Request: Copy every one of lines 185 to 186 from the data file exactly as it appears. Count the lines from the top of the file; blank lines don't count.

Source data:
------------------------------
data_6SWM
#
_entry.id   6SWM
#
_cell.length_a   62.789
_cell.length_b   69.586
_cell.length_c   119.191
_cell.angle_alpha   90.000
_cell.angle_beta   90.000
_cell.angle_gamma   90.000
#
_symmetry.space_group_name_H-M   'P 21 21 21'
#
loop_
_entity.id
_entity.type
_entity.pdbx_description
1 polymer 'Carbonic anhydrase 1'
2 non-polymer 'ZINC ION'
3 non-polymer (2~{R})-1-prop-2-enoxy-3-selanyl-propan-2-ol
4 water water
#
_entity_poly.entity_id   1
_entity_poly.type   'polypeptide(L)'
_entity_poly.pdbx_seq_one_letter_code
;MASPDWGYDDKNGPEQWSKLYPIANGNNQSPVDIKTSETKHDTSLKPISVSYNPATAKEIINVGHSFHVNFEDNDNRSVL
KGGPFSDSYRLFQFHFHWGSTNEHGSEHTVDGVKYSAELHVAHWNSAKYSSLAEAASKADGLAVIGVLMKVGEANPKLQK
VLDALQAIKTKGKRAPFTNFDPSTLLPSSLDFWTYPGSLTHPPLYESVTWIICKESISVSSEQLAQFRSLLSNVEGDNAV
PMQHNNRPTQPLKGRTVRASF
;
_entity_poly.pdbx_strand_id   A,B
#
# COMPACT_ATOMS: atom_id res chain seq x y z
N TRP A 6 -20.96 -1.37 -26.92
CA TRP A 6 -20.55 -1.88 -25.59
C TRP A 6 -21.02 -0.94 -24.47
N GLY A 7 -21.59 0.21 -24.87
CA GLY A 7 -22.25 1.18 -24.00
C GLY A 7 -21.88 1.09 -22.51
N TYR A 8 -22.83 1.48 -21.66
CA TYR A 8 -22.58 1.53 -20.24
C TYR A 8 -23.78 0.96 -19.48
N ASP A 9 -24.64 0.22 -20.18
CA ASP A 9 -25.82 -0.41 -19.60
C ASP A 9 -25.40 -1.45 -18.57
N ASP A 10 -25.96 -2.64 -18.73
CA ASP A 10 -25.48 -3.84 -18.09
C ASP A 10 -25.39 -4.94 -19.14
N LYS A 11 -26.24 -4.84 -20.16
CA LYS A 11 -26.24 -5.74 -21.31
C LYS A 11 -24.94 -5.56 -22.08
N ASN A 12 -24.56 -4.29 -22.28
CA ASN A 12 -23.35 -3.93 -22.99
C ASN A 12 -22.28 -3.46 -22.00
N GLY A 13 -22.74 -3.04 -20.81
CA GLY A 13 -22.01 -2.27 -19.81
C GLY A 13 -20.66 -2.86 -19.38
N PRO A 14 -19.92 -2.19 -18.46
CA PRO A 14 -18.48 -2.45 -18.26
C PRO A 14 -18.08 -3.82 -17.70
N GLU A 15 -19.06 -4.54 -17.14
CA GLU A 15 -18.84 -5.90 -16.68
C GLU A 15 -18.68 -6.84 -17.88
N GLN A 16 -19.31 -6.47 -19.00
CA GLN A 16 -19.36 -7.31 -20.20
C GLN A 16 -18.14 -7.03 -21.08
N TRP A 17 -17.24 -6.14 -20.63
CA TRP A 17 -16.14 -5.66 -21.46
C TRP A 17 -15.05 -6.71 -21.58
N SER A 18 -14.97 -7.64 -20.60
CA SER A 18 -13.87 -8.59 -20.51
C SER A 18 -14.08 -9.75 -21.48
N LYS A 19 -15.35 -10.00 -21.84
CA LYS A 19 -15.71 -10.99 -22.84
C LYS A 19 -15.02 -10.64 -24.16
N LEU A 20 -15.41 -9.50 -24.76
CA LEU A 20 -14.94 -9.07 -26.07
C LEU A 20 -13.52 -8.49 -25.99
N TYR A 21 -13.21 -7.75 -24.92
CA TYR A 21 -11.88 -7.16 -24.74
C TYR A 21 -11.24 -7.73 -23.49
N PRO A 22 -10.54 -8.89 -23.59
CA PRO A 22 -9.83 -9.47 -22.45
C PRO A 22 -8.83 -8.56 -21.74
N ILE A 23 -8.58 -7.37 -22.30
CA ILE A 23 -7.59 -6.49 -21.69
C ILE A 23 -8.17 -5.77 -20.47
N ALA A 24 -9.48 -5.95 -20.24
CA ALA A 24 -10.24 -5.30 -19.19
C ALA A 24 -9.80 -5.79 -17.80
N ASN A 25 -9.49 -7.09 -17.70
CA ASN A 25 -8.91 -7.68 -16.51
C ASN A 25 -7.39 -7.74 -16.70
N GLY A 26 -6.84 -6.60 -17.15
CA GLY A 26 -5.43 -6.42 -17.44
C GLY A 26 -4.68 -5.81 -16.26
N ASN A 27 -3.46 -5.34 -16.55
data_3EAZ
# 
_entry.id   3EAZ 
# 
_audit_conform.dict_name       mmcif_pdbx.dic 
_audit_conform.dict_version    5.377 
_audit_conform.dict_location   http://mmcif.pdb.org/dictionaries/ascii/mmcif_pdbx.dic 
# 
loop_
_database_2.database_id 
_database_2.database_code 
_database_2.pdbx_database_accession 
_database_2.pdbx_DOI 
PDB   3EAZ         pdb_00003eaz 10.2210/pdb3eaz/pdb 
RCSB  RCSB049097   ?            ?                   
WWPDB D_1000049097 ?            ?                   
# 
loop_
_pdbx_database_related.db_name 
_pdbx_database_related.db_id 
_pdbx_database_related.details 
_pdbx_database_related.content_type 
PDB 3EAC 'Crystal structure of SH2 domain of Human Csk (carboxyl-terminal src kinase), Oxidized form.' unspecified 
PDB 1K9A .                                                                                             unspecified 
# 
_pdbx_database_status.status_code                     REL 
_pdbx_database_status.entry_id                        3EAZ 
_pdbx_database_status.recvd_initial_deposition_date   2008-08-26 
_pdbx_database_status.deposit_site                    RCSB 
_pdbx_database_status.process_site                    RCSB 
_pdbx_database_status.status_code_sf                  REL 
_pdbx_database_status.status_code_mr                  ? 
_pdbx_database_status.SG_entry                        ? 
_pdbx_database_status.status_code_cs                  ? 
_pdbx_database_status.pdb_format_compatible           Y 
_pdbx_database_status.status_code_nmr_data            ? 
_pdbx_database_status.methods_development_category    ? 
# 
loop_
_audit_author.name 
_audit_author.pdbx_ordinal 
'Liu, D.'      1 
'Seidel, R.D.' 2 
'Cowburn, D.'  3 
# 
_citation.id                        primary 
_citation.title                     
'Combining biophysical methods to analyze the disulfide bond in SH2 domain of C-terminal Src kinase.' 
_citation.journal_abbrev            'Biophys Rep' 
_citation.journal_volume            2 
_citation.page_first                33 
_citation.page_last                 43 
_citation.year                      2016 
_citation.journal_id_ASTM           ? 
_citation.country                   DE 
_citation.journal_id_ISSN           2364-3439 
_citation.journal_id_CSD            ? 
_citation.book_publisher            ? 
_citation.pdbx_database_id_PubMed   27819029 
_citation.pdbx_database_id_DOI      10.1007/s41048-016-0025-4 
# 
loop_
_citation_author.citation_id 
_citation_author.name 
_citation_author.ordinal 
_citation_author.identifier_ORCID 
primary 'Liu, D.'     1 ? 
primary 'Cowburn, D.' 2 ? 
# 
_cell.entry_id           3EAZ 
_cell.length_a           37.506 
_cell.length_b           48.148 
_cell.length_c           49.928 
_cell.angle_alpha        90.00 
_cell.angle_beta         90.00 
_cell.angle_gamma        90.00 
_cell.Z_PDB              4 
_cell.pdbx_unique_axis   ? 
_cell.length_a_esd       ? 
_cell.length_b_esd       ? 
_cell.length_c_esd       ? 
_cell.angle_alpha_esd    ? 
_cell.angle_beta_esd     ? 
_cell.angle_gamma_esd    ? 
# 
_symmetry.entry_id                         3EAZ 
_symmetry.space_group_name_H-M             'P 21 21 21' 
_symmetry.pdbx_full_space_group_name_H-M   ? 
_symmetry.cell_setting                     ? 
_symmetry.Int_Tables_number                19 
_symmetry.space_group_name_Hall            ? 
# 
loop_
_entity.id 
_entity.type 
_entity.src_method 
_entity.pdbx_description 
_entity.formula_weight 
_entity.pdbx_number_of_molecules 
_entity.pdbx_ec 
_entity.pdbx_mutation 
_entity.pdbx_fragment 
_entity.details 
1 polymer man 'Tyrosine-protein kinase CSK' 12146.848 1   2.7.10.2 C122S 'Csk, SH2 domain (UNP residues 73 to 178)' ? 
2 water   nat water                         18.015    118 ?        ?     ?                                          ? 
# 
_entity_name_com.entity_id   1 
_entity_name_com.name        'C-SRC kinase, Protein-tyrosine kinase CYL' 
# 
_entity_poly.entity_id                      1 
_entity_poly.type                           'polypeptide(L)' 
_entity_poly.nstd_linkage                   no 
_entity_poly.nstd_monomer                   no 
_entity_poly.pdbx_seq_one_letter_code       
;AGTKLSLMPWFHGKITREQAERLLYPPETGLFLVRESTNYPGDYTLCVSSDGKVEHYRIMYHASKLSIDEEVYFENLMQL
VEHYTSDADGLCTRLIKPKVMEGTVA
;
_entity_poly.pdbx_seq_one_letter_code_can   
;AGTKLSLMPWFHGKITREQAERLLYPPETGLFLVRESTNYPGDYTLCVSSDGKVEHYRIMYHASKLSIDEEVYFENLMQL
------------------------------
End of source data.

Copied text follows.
_symmetry.pdbx_full_space_group_name_H-M   ? 
_symmetry.cell_setting                     ? 